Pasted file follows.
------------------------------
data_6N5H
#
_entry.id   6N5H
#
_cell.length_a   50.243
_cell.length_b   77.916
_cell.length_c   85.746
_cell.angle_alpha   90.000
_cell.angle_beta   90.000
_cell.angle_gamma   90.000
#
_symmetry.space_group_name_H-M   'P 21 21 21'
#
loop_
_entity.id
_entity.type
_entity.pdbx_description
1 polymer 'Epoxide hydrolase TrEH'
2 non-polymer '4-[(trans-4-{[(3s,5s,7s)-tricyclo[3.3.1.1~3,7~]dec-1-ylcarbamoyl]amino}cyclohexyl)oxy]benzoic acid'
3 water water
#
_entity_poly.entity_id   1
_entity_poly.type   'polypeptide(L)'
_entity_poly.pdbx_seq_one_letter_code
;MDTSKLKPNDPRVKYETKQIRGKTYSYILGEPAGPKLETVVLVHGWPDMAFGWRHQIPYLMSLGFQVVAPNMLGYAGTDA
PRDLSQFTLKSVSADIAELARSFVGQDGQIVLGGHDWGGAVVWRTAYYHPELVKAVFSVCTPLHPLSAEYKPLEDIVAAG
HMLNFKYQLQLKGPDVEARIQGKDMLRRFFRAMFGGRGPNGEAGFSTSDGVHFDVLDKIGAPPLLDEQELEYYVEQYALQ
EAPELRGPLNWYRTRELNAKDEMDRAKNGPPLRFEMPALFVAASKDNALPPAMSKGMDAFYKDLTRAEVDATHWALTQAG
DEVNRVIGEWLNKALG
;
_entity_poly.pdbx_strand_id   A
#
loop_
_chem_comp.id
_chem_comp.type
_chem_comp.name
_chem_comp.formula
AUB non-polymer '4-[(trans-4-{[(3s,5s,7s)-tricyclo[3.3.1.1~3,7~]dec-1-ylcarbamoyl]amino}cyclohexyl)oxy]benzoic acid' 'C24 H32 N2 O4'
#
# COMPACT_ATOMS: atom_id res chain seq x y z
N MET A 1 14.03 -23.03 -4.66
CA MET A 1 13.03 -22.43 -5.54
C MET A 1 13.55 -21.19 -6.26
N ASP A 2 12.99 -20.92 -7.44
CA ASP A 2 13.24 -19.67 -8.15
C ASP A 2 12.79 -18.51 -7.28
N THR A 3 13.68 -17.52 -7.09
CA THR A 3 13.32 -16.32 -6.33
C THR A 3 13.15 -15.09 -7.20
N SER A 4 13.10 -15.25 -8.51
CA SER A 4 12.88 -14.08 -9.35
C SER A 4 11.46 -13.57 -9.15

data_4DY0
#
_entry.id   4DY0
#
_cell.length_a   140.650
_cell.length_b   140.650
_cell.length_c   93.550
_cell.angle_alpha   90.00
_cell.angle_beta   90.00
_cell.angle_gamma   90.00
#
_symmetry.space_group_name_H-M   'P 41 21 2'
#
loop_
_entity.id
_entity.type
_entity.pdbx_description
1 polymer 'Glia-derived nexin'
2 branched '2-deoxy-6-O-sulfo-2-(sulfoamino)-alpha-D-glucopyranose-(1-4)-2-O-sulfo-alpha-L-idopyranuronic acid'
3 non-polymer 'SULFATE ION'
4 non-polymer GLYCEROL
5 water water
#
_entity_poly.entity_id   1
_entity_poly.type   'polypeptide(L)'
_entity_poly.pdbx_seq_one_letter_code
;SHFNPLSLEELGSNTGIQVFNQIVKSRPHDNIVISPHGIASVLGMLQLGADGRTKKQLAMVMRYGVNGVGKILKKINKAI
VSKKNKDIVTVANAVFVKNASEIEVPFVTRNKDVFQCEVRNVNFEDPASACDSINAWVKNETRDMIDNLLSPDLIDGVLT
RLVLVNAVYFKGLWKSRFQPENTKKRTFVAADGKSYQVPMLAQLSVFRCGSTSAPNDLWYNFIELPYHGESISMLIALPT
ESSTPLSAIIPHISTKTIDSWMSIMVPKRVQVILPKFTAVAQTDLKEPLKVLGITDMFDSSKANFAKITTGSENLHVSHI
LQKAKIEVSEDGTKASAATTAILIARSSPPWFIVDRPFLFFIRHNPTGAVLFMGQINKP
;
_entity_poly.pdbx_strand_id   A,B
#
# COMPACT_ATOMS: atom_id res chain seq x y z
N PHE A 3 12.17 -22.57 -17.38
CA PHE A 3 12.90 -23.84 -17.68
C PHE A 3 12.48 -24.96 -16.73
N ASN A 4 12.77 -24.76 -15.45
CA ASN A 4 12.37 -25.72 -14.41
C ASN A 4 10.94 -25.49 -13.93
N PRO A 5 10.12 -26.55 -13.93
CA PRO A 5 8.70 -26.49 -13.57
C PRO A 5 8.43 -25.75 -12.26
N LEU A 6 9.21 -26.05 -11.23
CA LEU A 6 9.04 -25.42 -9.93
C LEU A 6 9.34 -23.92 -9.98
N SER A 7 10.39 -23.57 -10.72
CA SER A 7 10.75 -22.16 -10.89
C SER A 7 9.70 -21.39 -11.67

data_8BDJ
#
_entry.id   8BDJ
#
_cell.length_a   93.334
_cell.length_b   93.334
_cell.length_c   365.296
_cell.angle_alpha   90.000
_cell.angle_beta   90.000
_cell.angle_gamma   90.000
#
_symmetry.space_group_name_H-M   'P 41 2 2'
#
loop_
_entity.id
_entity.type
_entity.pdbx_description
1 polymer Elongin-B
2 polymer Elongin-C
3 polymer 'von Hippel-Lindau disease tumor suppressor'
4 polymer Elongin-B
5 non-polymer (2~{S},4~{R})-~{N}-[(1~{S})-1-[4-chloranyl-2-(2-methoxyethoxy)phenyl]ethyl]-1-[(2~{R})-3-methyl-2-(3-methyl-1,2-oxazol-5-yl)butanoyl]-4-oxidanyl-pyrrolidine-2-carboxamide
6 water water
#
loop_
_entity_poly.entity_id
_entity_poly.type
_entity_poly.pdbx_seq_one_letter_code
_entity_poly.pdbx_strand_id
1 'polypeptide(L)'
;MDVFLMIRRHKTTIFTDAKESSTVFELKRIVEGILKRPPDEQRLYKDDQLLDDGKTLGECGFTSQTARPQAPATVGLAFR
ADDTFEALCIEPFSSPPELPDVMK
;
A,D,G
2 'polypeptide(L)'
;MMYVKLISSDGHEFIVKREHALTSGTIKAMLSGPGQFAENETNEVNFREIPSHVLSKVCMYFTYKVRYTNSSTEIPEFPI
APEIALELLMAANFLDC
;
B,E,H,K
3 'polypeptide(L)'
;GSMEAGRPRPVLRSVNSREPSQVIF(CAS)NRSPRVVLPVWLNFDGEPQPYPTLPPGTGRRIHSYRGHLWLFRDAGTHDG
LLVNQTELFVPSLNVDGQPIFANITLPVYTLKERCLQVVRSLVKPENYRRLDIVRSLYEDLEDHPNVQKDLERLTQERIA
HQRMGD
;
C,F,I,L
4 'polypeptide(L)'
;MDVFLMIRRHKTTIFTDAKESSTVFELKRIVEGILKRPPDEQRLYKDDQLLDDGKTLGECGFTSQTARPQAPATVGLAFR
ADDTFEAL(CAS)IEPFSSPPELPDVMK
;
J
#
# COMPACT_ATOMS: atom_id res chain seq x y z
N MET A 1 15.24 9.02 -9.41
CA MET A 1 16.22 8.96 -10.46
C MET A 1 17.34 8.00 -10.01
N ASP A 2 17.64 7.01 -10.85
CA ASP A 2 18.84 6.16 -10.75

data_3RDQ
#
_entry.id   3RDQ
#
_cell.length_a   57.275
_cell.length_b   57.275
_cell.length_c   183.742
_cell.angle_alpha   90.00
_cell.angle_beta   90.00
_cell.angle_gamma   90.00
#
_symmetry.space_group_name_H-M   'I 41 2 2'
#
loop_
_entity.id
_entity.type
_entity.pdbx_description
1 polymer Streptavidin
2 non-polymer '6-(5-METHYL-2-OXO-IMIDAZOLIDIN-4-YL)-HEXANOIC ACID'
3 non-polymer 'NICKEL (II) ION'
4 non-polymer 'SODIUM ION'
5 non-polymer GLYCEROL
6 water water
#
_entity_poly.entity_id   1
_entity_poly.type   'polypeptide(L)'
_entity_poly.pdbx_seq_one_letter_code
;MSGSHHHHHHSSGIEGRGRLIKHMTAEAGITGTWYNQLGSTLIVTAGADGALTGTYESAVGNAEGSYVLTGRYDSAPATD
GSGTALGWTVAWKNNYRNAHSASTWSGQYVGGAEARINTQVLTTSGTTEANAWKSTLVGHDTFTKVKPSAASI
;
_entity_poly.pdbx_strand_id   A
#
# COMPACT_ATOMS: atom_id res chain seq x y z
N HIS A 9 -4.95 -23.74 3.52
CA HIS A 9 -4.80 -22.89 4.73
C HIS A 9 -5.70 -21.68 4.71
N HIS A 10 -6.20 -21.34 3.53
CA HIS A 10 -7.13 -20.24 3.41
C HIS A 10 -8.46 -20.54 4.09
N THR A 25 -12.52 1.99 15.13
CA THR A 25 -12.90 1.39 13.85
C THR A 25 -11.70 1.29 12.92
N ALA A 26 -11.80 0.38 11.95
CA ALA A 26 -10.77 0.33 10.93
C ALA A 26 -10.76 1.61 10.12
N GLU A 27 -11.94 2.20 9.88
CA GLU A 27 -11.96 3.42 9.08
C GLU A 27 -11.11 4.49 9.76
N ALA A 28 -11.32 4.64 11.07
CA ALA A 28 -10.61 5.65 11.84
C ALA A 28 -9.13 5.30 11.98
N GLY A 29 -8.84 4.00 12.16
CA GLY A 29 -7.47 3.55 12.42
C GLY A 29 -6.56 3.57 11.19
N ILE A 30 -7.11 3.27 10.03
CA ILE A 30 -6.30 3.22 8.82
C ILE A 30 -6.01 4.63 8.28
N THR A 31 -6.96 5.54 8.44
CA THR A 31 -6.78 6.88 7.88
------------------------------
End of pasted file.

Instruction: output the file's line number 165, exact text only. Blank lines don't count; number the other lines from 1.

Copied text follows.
_cell.length_b   57.275